top of page

Version Control: Strategies, Tools, and Best Practices (#2)

This letter guides readers on essential version control strategies and tools for efficient file tracking, focusing on Git-based platforms like GitHub or GitLab. It outlines advantages like infinite undos, branching for experimentation, and collaboration facilitation.



In today's dynamic environment, keeping track of changes in your files is essential. Knowing what changed, when, why and by whom helps ensure accountability and helps you find the correct version of a file to avoid data loss. There are two primary strategies for approaching version control.

One approach involves manual change logs, where version numbers are incorporated into file names. For more detailed change tracking, a separate change log file can be maintained. In written documents, a version control table can effectively track the file's history. However, for automated version control, various tools are available, which we'll explore in this newsletter to prevent scenarios like the one depicted below:

Key tactics on version control:

In some cases, it is sufficient to have manual change logs. This could be done by incorporating the version number in the file name. Use consecutive numbering for major version changes, with decimals used for minor changes (v1; v1.1; v2.1; v2.2).

And when more details about changes have to be provided you can create a manual change log in the separate file. In written documents a version control table could be a practical way to truck a version history of the file. 

Record every change irrespective of how minor that change may be. However, keep in mind that too many similar or related files may be confusing, both to yourself and to anyone else wanting to access or use your data.

It is easier to maintain a manageable number of versions with a clear naming structure. As long as the original 'raw' or definitive copy is retained and processing is well documented, intermediate working files can be discarded.

Version Control Software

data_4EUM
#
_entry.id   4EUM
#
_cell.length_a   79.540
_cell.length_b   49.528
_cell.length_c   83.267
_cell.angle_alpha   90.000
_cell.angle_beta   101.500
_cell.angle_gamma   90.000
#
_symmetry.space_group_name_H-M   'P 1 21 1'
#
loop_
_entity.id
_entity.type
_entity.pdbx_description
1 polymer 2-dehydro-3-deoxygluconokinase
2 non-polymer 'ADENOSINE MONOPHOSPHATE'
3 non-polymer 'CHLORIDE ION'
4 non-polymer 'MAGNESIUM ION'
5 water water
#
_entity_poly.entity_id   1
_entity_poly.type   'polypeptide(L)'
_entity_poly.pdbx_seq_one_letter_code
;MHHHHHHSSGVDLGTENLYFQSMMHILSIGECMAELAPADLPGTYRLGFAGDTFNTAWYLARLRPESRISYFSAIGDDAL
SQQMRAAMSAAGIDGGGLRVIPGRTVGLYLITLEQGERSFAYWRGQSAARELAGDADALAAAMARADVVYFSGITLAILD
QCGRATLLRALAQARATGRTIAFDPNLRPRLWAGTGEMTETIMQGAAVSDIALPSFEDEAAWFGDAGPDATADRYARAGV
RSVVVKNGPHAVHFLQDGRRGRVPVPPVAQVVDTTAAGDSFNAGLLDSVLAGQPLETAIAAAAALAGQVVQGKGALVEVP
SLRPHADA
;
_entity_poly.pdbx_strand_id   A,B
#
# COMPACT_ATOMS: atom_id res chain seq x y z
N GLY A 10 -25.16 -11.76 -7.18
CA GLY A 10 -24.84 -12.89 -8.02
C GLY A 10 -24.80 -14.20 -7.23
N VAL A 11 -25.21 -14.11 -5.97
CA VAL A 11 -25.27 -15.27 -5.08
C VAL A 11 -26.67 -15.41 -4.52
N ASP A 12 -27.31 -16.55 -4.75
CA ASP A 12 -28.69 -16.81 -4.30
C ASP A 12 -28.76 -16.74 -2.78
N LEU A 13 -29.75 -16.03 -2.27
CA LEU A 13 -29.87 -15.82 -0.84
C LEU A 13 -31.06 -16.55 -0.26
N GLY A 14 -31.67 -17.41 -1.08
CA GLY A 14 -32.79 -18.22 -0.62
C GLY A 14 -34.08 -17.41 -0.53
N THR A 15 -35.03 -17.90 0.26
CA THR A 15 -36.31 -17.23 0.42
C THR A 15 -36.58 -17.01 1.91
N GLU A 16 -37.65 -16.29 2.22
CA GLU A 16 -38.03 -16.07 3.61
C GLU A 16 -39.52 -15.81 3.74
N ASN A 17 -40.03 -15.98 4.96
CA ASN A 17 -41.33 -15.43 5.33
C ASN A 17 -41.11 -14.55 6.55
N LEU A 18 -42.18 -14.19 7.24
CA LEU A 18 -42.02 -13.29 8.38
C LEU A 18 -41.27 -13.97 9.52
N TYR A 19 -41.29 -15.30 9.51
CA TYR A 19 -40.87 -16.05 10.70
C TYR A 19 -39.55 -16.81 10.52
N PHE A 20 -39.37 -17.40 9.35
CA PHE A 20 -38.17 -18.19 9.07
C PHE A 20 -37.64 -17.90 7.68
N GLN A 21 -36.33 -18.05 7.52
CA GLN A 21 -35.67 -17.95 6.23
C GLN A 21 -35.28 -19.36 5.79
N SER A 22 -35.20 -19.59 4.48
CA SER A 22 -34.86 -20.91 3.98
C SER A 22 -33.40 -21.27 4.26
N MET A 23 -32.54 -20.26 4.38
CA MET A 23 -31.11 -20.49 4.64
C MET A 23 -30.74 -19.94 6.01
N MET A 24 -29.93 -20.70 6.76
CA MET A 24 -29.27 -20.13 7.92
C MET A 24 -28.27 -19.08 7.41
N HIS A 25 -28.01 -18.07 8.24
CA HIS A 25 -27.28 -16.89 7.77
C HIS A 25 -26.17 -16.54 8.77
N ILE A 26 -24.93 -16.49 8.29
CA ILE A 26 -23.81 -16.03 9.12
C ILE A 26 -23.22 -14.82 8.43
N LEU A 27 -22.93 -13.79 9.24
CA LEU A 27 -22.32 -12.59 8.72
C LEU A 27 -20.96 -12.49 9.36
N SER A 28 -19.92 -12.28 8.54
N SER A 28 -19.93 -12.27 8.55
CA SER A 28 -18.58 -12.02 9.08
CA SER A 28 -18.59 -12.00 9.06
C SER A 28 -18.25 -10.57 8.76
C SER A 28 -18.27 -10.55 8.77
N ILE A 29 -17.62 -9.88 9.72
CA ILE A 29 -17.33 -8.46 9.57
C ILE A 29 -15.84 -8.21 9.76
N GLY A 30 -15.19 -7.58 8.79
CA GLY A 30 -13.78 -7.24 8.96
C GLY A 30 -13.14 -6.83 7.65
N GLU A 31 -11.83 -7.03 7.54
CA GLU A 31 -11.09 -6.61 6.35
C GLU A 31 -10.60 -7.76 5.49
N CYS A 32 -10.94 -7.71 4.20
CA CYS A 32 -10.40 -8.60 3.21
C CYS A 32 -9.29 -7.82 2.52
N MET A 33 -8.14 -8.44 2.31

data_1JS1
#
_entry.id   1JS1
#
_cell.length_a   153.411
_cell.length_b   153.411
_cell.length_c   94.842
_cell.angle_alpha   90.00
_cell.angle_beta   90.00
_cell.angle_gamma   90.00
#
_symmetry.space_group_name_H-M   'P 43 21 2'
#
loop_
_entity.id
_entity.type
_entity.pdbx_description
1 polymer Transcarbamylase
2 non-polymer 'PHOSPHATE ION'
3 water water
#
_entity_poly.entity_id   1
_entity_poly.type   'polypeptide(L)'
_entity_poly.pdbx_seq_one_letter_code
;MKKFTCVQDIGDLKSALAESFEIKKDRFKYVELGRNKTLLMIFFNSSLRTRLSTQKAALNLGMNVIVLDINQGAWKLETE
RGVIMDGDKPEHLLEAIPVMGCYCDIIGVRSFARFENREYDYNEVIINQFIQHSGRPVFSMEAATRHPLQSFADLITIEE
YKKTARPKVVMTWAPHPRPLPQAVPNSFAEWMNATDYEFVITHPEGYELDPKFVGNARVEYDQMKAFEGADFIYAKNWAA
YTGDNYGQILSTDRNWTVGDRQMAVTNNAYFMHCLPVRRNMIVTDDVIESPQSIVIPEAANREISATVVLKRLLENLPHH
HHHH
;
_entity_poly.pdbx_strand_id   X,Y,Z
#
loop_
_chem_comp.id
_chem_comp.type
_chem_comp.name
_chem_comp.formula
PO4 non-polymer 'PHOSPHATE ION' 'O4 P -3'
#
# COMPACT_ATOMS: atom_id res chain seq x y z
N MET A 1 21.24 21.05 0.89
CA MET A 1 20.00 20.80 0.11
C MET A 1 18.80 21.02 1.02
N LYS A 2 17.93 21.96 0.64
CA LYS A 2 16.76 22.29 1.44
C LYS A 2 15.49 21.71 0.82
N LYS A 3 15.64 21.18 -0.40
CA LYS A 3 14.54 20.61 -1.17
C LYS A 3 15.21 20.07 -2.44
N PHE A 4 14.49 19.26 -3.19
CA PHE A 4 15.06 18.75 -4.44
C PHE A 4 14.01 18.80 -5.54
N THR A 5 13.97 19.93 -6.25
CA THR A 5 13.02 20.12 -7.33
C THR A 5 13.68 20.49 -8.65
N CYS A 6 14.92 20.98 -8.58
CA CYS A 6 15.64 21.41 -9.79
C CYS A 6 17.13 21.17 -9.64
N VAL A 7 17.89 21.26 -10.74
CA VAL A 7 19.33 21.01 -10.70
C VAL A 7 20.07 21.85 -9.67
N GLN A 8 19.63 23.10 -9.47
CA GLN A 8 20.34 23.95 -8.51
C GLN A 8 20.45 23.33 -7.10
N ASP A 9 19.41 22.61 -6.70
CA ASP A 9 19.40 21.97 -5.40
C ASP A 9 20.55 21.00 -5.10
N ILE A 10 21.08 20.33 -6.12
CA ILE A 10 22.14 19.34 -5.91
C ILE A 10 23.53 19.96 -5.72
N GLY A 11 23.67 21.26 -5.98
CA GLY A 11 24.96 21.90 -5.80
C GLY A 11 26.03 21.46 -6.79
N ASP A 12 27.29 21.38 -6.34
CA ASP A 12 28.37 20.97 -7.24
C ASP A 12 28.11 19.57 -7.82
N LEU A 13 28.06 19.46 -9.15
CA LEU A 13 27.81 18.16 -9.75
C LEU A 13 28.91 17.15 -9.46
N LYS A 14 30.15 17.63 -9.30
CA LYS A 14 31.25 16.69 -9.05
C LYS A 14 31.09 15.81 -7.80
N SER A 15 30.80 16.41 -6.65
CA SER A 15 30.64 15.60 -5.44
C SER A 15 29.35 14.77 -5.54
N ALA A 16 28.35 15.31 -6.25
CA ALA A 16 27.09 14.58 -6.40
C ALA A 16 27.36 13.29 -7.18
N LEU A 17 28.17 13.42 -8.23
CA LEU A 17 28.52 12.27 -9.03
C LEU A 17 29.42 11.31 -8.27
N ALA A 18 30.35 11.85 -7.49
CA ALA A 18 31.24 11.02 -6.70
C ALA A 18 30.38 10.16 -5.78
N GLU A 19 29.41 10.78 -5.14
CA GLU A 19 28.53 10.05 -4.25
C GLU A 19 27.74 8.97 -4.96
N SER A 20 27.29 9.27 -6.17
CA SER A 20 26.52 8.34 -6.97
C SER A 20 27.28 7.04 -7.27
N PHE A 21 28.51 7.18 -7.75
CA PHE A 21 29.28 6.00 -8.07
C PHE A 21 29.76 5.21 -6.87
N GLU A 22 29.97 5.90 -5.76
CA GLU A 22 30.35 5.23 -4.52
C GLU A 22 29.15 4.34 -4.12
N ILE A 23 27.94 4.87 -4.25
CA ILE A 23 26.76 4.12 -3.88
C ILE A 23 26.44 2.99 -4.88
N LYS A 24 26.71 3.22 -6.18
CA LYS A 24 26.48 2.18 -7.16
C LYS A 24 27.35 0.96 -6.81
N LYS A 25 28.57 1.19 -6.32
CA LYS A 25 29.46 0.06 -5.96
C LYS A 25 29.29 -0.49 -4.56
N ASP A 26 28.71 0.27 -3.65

There are a number of useful tools available designed to help you track and version your code. The most widely used are based on the Git versioning system, and these include:

       It is a tool that can be used for collaborations since it facilitates collaborative changes to files. Take a look at the videos to learn quickly about version control and git or consider reading its manual.


Git is mainly used via command line but several clients are available. Browse through thlist of clients.

       Students or employees can login via Shibboleth, external partners can use a GitHub account for authentication.

       If you are not familiar with the online platform GitLab, there are plenty of helpful introduction videos available, e.g. *GitLab Beginner Tutorial 1 | Introduction and Getting Started*.

These tools are designed specifically to track the development and allow you to version your code. They support and promote collaborative working and allow you to make your code publicly available when appropriate.

Advantages of version control software

  • Infinite undos: VCS allows users to revert to a previous version of a file or file set to restore or recover a previous state of a program application or website. This allows you to restore accidentally deleted or overwritten files in a project, or to restore file sets from a prior version save.

  • Branching and experimentation: It allows you to test out new features in programming code or branch out on a different path without affecting your collaborator's work in the production code. Later, your branch can be merged in with the production, saved, or discarded as necessitated.

  • Collaboration: Collaborators can work locally on the file while the VCS handles the tasks of merging changes and keeping the files and directory trees in sync. The VCS also promotes accountability, tracking who's made which changes and when, so any questions about the changes can be followed up with the appropriate person.


If your code is extensive, it is highly recommended to use a Git repository. 

If your code base is small and comprises only one or two files, you may prefer to use a manual versioning system instead.

Workshops available

If you would like to know more about git and GitLab there are several workshops and courses offered by the RWTH:


I hope this was an interesting read. If you have comments, remarks, or suggestions about other RDM-related topics for the next newsletters, please let me know by sending me an email at

Image designed by stories / Freepik, 

bottom of page